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Leon Sans, a geometric typeface made with code (github.com)
687 points by BafS 19 days ago | hide | past | web | favorite | 74 comments



It should be noted that Metafont is also a popular system for creating fonts with code. It is even more meta than this because it's a language for creating fonts with code.

When looking at exactly how glyphs are defined (see https://github.com/cmiscm/leonsans/blob/master/src/font/lowe...) it struck me as quite similar to reading raw SVG paths with plenty of magic numbers. It doesn't strike me as particularly "code"-like per se (more like an extremely limited DSL to describe data).


I upvoted this comment, but sadly I wouldn't call METAFONT a “popular” system. The number of people who have successfully created “true” meta-fonts as Knuth intended is tiny.

Nevertheless, when used with skill it can be very satisfying, as in Knuth's paper that I can only describe as a performance (The Concept of a Meta-Font, https://s3-us-west-2.amazonaws.com/visiblelanguage/pdf/16.1/... ) See also A Punk Meta-Font (https://www.tug.org/TUGboat/tb09-2/tb21knut.pdf) where he describes waking up one morning with an idea to create a certain kind of font, going to the computer at 1pm, and basically being done by 4pm.

It is interesting to see the ideas from METAFONT basically ignored and misinterpreted by most of the mainstream of type designers (despite people like Zapf, Bigelow, Holmes, Carter and Southall being involved with the Stanford typography project and helping Knuth refine Computer Modern), only to be slowly reintroduced decades later in new forms (variable fonts etc).


Forgot to mention: this site https://www.metaflop.com/modulator ought to be better known, and I ought to remember to mention it every time I mention METAFONT.

One great drawback of METAFONT, which held back (still does, but used to too) its adoption in the decades when we could have wonderful things built on it, is the lack of quick visual feedback. (The bigger one of course, is that most font designers don't want to describe their shapes with equations: they think in curves, not about curves.) As I understand it, the site is developed by a couple of enthusiasts and goes a long way to address that problem.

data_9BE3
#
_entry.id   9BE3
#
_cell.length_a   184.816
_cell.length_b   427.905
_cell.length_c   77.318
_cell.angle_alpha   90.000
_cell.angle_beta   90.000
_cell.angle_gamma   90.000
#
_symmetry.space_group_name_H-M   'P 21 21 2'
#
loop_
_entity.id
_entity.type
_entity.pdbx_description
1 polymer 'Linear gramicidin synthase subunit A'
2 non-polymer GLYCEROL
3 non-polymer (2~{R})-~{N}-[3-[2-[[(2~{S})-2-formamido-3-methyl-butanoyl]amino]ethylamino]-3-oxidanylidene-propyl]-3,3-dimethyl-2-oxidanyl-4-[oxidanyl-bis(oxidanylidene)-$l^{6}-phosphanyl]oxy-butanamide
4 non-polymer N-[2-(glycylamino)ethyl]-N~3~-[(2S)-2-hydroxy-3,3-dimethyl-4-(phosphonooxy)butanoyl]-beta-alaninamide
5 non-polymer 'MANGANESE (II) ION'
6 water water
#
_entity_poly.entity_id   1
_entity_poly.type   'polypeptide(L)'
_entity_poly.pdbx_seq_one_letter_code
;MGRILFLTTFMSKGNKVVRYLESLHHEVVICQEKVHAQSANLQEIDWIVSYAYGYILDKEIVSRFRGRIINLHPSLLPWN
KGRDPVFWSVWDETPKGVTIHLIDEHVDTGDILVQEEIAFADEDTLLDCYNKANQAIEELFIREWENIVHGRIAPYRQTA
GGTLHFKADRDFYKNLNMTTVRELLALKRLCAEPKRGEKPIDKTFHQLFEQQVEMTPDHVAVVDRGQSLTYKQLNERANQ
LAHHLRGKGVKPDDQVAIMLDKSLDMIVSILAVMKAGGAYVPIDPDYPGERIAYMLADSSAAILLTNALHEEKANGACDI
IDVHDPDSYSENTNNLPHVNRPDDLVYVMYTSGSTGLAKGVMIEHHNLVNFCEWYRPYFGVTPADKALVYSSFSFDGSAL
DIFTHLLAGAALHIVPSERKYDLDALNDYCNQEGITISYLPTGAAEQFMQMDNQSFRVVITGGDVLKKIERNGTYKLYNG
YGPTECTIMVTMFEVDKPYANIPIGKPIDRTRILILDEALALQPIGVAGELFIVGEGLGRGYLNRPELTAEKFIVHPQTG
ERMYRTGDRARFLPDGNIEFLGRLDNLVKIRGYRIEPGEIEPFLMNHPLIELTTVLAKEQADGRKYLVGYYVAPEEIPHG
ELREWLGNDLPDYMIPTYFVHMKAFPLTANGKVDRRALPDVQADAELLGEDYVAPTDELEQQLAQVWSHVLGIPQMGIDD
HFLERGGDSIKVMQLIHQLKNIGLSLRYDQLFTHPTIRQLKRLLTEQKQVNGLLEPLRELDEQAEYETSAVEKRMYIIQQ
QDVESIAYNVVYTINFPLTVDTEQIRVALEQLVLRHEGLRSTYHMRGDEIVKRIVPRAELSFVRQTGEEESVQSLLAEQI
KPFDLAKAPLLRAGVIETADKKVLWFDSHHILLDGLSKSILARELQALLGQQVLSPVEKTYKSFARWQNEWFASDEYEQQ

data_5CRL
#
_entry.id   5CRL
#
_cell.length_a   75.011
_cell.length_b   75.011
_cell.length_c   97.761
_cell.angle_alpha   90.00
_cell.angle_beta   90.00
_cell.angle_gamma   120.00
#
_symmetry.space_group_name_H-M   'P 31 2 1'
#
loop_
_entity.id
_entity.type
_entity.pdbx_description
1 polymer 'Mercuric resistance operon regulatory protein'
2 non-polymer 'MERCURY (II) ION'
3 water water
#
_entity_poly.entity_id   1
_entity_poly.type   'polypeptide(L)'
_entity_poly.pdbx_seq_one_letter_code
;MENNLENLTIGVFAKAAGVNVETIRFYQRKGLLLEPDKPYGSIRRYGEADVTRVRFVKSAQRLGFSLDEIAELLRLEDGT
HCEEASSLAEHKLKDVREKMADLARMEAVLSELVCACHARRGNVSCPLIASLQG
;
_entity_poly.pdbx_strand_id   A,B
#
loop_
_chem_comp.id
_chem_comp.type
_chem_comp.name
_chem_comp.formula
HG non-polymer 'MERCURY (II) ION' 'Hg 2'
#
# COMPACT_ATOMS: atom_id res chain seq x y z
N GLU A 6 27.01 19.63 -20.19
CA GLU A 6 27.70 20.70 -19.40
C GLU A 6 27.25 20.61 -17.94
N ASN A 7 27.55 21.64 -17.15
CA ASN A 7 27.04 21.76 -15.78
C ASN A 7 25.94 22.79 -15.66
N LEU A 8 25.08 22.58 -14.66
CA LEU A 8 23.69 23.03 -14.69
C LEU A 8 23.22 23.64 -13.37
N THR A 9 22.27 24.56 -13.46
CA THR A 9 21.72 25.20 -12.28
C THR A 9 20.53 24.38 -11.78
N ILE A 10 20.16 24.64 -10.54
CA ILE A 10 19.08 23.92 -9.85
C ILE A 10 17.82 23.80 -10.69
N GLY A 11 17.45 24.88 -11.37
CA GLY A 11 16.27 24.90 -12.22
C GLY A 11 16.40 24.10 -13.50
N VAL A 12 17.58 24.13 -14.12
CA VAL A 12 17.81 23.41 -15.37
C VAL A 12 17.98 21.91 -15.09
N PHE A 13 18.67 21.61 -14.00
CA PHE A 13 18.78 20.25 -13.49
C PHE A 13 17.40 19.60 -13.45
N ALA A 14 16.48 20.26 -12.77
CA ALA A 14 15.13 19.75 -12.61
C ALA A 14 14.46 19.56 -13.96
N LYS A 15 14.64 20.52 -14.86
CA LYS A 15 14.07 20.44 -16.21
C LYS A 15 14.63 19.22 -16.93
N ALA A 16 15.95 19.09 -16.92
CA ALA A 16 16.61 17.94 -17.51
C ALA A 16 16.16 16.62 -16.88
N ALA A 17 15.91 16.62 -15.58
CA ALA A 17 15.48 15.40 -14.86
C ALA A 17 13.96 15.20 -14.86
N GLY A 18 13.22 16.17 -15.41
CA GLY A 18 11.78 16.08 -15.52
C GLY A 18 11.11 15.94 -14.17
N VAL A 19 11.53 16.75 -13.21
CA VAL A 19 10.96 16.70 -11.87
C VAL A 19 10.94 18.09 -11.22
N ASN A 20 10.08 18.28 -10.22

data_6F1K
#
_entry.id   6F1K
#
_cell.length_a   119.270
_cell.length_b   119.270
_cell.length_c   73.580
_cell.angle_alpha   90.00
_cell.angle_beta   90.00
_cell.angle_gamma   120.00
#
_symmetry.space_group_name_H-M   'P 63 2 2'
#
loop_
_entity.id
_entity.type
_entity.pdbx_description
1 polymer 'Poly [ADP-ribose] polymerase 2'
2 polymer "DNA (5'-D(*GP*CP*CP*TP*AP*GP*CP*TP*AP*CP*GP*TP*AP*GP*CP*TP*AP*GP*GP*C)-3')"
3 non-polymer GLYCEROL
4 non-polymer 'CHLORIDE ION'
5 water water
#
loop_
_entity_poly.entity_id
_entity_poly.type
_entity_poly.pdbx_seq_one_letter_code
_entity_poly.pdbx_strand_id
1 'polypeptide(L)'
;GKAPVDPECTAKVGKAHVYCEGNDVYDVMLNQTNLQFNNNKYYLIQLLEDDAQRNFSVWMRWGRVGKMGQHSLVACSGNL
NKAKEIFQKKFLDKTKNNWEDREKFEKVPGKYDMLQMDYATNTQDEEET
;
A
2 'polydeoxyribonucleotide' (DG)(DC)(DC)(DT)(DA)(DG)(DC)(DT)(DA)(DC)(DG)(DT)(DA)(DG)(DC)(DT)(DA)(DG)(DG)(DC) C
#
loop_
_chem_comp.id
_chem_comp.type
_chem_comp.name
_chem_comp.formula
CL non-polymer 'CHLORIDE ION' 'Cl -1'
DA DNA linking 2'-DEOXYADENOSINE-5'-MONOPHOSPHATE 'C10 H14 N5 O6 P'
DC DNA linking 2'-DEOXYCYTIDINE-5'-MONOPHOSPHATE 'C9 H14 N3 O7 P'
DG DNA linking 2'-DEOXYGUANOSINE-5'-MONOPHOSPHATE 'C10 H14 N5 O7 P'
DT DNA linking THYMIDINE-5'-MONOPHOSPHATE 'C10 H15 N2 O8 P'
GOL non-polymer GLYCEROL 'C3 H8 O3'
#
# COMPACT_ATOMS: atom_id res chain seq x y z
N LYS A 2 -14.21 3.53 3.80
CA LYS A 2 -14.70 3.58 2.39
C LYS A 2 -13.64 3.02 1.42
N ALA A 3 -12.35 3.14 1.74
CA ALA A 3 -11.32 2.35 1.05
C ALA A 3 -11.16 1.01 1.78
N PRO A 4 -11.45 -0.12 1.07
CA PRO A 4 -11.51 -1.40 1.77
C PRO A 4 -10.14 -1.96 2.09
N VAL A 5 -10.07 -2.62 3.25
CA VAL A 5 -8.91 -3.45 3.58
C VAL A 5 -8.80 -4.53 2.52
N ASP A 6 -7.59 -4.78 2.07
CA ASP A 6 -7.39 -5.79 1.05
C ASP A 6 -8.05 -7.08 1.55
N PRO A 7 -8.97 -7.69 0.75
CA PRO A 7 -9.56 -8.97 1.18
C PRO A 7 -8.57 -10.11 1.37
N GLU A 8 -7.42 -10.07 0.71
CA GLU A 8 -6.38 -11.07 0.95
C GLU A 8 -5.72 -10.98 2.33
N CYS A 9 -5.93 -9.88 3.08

At https://www.metaflop.com/modulator just adjust sliders to create a unique font (or get something random by clicking "flop it!", and then tweak it). You can even download the resulting font if you like it.


> a performance

Yes it was ... bravo!

(No really that was a fantastic read)


The main page of the project says "The font is made with code, it has coordinate values of the drawing points for each type." Indeed, a list of point coordinates and types (on/off curve) is at the core of how every vector graphics format, including font files (which are not much more than collections --- glyphs --- of such graphics) is defined, so that's not saying much.

The main difference with other font formats seems to be that this font is stroked and not filled, which enables a lot of the effects shown; but the "wave" effect is not hard to produce from any other font --- calculate intermediate points if desired, and then repeatedly rasterise using a time-varying random perturbation of each point.


Stroked fonts aren't new of course. See Hershey fonts and plotter fonts in general for examples.


Or indeed Metafont.